People Moves

Franklin Templeton Names China Head

Tom Burroughes Group Editor August 10, 2022

Franklin Templeton Names China Head

The firm has Wholly Foreign Owned Enterprise status in Shanghai and a representative office in Beijing, as well as two JVs in Shanghai and Hong Kong. Its activities are a reminder of how a number of large US asset managers, such as BlackRock, continue to build out operations in the country despite US-Chinese geopolitical tensions.

Franklin Templeton has appointed former Nomura top figure Yu Qing to the newly-formed role of China head, holding the title of managing director. 

Yu Qing reports to Dr Ben Meng, Asia-Pacific chairman of the California-based group. Based initially in Beijing, she will also work from the firm’s Shanghai office.

With more than three decades’ experience in the financial services and government sectors, Yu Qing was previously chairman of the board at Nomura Orient International Securities and managing director at Nomura Securities in China. She previously served as group vice president at China Reinsurance Group; she also had a long career at the Ministry of Finance, People’s Republic of China. Yu Qing holds a master's degree in economics from Peking University.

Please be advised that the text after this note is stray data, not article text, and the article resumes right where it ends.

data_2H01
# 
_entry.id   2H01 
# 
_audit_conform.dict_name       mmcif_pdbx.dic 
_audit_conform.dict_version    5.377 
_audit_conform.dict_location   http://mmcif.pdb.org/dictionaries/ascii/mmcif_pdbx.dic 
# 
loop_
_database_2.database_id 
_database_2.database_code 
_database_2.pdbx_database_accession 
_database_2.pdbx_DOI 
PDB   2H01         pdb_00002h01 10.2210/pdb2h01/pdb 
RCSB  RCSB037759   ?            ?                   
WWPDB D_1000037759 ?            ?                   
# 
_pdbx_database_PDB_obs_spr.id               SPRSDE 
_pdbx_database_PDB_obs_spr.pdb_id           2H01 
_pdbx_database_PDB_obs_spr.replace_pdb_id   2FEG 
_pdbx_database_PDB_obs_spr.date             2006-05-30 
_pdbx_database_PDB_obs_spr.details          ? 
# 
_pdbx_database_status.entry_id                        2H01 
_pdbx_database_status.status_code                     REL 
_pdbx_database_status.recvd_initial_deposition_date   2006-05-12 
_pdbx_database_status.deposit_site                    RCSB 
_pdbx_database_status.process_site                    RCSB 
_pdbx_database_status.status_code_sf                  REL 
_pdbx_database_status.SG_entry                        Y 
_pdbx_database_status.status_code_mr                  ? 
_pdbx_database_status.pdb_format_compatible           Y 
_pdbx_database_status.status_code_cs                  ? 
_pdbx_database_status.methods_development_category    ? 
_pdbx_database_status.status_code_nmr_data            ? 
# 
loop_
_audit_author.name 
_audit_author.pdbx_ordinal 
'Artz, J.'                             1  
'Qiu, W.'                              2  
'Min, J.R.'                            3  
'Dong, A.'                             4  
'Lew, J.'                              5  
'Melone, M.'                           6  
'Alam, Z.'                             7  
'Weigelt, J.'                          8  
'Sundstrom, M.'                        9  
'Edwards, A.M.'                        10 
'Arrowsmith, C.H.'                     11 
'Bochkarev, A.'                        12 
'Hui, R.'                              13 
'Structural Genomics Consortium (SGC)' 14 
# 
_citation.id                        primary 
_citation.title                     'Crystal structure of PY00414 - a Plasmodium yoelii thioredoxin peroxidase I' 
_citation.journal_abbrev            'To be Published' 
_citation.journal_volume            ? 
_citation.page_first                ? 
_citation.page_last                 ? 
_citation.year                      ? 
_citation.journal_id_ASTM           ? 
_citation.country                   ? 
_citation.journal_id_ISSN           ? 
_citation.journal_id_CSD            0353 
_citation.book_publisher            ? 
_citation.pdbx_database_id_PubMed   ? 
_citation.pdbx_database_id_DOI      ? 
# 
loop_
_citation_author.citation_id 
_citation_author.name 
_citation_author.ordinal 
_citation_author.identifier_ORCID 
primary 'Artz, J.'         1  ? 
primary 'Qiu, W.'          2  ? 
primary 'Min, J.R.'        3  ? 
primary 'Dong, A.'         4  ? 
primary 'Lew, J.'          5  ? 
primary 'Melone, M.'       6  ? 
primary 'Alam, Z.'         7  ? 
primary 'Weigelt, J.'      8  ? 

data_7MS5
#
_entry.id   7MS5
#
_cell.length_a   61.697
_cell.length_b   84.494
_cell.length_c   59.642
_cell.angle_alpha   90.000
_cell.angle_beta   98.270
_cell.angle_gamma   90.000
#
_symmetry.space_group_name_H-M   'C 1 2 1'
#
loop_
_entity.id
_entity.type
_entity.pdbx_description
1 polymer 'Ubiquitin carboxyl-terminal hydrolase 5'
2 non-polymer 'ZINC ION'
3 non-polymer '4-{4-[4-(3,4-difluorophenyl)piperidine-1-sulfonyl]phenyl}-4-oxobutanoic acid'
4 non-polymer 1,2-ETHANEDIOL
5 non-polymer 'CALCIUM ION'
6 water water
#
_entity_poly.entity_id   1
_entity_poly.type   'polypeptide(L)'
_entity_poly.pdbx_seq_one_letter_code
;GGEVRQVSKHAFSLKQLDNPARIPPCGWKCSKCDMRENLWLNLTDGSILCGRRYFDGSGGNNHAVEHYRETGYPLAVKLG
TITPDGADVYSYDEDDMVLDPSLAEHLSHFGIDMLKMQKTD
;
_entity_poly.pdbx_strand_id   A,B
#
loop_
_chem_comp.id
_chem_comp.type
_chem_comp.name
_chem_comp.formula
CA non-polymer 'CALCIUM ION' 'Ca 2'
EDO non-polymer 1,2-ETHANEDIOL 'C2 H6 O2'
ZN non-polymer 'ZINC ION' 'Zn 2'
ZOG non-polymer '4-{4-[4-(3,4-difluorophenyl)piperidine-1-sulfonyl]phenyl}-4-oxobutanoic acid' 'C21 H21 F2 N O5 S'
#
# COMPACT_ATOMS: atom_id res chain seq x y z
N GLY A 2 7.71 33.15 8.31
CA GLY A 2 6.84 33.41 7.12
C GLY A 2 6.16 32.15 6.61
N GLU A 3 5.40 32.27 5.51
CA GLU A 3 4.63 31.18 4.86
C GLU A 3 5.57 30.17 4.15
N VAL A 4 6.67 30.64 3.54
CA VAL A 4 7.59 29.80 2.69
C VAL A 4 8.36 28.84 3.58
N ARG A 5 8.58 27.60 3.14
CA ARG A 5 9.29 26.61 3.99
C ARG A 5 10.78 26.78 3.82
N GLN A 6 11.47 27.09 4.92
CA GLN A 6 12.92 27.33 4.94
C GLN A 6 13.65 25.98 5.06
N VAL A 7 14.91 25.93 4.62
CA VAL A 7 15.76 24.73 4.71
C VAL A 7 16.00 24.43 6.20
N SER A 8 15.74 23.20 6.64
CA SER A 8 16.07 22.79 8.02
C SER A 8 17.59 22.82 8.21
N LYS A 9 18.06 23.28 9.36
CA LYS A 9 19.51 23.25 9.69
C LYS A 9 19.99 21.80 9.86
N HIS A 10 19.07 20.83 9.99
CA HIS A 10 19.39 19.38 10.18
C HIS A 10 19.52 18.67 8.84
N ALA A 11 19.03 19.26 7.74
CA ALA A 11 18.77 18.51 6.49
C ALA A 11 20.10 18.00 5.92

“Yu Qing is a highly experienced and well-respected professional who brings a wealth of expertise and leadership to this role. We are very pleased to have her join our team to further drive our China strategy, strengthen our relationships with client and regulatory stakeholders, and capture growth opportunities in this important market,” Dr Meng said. 

The US firm, in addition to its Wholly Foreign Owned Enterprise status in Shanghai, also has a representative office in Beijing, and two joint ventures – Franklin Templeton Sealand Fund Management Co in Shanghai and China Life Franklin Asset Management Co in Hong Kong.

Across the world, the firm oversees about $1.4 trillion of assets (as of June 30).

US and other Western firms continue to build buinesses in China – an ironic development considering the trade and geopolitical arguments that have broken out between Washington DC and Beijing in recent months, most starkly over the status of Taiwan. Some prominent investment figures, such as hedge fund tycoon George Soros, even warned that firms such as BlackRock that have launched funds in China were making a "tragic mistake." Last September, BlackRock raised about $1 billion for the first-ever mutual fund solely run by a foreign firm that is allowed to sell to Chinese individuals.

China has been lifting restrictions on foreign wealth managers, by ending restrictions on US asset managers selling mutual funds to individual investors, for example. 

Fidelity International was granted preliminary approval last year; Neuberger Berman and VanEck are seeking clearance for their China mutual fund operations.

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